Paul A. Bunn Jr, MD, discusses the potential for new agents to treat small cell lung cancer, the challenges involved in treating this population, and the ongoing search for biomarkers to guide treatment decisions.
Paul A. Bunn Jr, MD
For the first time in decades, physicians treating small cell lung cancer (SCLC) are getting new tools in their armamentarium, said Paul A. Bunn Jr, MD.
Bunn, the James Dudley Chair in Lung Cancer Research at the University of Colorado Cancer Center, said that the research on immunotherapy, alone and in combination, may provide new treatment options for this long-overlooked disease.
“In SCLC, we're not going to use etoposide and platinum [-based therapy] 10 years from now as we have been for the past 30 years, and that's a good thing,” he said. “Immunotherapy is going to be a part of the treatment and there is going to be a resurgence of interest and, hopefully, more people going on trials.”
In August 2018, the FDA granted an accelerated approval to single-agent nivolumab (Opdivo) for the treatment of patients with SCLC with disease progression following platinum-based chemotherapy and 1 other line of therapy, based on data from the phase I/II CheckMate-032 trial.
In the open-label study, the objective response rate (ORR) was 12% (95% CI, 6.5-19.5) for nivolumab after platinum-based chemotherapy and 1 other prior line of therapy in 109 patients, according to the new label. This response rate consisted of partial responses (11%) and a complete response (0.9%). The median duration of response (DOR) was 17.9 months (95% CI, 7.9-42.1).1,2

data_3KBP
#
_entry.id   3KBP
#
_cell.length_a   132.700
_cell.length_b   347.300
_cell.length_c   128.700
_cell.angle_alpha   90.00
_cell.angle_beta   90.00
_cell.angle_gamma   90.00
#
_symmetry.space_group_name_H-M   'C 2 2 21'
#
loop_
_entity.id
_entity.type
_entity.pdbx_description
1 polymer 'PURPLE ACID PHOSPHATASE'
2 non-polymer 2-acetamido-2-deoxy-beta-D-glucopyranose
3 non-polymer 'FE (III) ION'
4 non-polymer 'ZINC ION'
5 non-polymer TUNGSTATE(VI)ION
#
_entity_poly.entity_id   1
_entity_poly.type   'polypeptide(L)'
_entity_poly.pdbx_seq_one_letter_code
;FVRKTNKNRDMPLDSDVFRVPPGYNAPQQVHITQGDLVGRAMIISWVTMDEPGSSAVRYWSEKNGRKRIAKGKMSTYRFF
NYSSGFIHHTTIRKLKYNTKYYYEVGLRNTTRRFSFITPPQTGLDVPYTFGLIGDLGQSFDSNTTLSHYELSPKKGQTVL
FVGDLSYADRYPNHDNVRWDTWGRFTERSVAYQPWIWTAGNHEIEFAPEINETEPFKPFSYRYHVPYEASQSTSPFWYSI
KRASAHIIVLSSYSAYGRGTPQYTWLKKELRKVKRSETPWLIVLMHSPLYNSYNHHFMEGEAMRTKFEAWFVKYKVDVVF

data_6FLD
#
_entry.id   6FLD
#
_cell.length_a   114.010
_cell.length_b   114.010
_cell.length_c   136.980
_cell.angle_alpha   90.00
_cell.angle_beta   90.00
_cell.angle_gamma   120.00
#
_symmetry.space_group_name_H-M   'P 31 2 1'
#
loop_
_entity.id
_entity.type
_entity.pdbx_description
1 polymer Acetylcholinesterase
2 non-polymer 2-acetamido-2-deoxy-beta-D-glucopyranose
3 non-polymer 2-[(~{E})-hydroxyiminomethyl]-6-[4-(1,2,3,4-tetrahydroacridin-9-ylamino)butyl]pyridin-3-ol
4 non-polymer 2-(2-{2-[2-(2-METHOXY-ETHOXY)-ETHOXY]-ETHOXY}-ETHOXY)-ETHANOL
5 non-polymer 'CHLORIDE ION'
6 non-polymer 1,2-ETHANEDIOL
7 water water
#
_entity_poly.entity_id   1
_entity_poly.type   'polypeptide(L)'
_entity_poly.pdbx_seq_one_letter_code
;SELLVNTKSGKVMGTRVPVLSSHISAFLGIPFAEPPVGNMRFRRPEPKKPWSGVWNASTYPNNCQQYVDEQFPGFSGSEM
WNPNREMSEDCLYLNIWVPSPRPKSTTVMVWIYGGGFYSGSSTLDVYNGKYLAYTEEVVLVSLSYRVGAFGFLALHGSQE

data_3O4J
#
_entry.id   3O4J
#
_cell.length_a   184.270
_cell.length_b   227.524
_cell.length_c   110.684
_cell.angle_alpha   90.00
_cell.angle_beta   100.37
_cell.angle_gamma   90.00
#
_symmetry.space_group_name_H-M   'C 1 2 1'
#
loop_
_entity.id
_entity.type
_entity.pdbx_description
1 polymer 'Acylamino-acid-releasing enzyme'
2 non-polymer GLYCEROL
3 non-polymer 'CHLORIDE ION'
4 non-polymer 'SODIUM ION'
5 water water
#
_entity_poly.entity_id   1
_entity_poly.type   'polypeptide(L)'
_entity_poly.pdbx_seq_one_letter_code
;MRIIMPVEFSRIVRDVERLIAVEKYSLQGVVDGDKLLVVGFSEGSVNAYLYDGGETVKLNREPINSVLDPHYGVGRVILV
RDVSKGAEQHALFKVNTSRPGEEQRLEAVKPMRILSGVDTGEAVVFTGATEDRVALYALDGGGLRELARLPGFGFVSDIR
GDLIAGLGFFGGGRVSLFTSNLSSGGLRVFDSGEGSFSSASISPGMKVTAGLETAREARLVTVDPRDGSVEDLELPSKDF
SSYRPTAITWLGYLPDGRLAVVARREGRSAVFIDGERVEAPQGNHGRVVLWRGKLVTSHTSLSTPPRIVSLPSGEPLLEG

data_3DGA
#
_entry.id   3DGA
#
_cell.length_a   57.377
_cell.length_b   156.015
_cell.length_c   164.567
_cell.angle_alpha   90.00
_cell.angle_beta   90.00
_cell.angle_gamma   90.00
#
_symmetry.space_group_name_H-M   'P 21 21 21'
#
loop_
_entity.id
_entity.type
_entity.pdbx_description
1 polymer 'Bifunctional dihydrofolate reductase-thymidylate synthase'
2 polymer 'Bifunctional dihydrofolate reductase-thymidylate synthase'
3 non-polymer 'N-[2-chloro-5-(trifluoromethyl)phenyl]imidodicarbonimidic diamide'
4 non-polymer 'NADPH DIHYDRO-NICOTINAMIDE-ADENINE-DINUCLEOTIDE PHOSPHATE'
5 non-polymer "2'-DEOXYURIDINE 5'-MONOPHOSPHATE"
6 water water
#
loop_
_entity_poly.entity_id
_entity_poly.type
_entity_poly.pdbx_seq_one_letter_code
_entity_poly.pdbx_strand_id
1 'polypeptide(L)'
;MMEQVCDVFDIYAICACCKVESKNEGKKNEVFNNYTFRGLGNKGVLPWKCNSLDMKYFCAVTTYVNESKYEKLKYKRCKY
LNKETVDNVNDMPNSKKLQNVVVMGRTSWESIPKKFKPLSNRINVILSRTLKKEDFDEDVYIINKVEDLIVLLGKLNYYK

The combination of nivolumab and ipilimumab (Yervoy) is also being evaluated in SCLC, as well as single-agent checkpoint inhibitors pembrolizumab (Keytruda) and atezolizumab (Tecentriq).
Results of the phase III IMpower133 trial showed that combining frontline atezolizumab with chemotherapy improved overall survival (OS) and progression-free survival (PFS) versus chemotherapy alone in patients with extensive-stage SCLC.
In an interview with OncLive® just prior to the FDA approval of nivolumab in SCLC, Bunn, who is also a 2014 Giant of Cancer Care® in Lung Cancer, discussed the potential for new agents to treat SCLC, the challenges involved in treating this population, and the ongoing search for biomarkers to guide treatment decisions.Bunn: The main immunotherapeutic agents being studied now are checkpoint inhibitors—antibodies that bond to either PD-1 or PD-L1. Since they bind to that interaction, one of the biomarkers that has been explored is PD-L1 expression. In some cancers, such as non—small cell lung cancer (NSCLC), that's been a decent biomarker. One of the issues in SCLC is that these tumors tend to have pretty low PD-L1 expression. Therefore, one of the major issues is, just like in NSCLC, is there a better biomarker?